Journal Mobile Options
Table of Contents
Vol. 87, No. 4, 2011
Issue release date: December 2011
Urol Int 2011;87:429–433

Melamine-Related Urinary Stones in 195 Infants and Young Children: Clinical Features within 2 Years of Follow-Up

Wen J.G. · Chang Q.L. · Lou A.F. · Li Z.Z. · Lu S. · Wang Y. · Wang Y.L. · Hu J.H. · Mao S.P. · Zhang Y. · Xue R. · Ren C. · Xing L. · Zhang G.X. · Zhang S. · Djurhuus J.C. · Frøkiaer J.
aUrodynamic Center, Department of Urology of the First Affiliated Hospital of Zhengzhou University, Institute of Clinical Medicine of Zhengzhou University, Zhengzhou, China; bInstitute of Clinical Medicine, University of Aarhus, Aarhus, Denmark

Individual Users: Register with Karger Login Information

Please create your User ID & Password

Contact Information

I have read the Karger Terms and Conditions and agree.

To view the fulltext, please log in

To view the pdf, please log in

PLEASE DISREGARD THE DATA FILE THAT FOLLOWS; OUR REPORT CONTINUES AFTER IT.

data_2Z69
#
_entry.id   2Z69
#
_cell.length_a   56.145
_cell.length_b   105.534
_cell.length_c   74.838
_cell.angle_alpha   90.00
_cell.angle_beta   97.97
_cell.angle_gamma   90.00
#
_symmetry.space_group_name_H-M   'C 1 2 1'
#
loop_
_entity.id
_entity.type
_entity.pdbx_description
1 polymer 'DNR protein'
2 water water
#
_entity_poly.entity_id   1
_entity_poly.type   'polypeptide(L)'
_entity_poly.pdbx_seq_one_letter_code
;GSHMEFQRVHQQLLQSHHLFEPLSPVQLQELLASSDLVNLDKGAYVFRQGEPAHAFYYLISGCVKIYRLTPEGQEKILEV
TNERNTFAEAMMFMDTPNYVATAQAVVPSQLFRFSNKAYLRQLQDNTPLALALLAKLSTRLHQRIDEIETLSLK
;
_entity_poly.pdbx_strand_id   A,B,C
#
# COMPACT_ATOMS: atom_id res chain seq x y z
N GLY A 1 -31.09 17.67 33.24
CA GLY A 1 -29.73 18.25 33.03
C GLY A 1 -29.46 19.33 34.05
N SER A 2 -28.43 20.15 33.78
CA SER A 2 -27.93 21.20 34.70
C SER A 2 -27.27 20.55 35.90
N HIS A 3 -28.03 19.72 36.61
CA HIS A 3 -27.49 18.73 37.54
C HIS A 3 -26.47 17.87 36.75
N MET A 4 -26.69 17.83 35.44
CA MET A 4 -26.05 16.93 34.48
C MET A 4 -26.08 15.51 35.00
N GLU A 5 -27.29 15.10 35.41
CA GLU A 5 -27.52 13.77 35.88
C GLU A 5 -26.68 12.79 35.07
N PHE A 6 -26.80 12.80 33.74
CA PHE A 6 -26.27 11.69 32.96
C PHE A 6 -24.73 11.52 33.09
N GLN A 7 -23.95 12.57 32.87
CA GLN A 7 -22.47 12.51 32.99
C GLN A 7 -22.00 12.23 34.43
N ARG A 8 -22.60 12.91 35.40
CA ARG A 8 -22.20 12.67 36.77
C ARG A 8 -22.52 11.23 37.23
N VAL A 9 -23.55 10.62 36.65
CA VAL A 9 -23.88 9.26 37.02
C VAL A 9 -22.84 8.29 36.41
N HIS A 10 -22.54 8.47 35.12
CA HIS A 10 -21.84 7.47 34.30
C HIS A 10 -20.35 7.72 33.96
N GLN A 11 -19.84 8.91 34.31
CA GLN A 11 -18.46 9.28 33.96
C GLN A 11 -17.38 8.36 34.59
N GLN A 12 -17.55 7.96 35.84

Objective: To summarize the clinical features and follow-up, the effects of melamine-tainted milk powder (MMP) consumption on kidney and body growth in children who suffered from melamine-related urinary stones (MUS) 2 years earlier were checked. Measurements: Body height and weight, kidney and bladder morphology monitored by ultrasound, urinalysis and renal function were recorded. Plain abdominal radiography was performed for differential diagnosis. The first follow-up was carried out at 15 months and the second 2 years later for patients who showed any abnormality at the first follow-up. Two hundred age- and gender-matched cohorts were included. Results: All cases received conservative treatment in hospital. Fifteen months of follow-up was successfully carried out in 167 cases. 91 children had residual MUS at the time of discharge, 58 MUS disappeared completely, 25 dissolved partially, 1 increased in size, and 7 did not change. At 2 years of follow-up, the residual stones all disappeared except for 1 case; the patient who showed a delayed development with regard to height caught up at 24 months of follow-up. Conclusions: Conservative treatment shows a high effectiveness in cases with residual MUS. Consumption of MMP with timely treatment did not demonstrate an evident impact on kidney and bladder although body height is slightly affected in a few cases.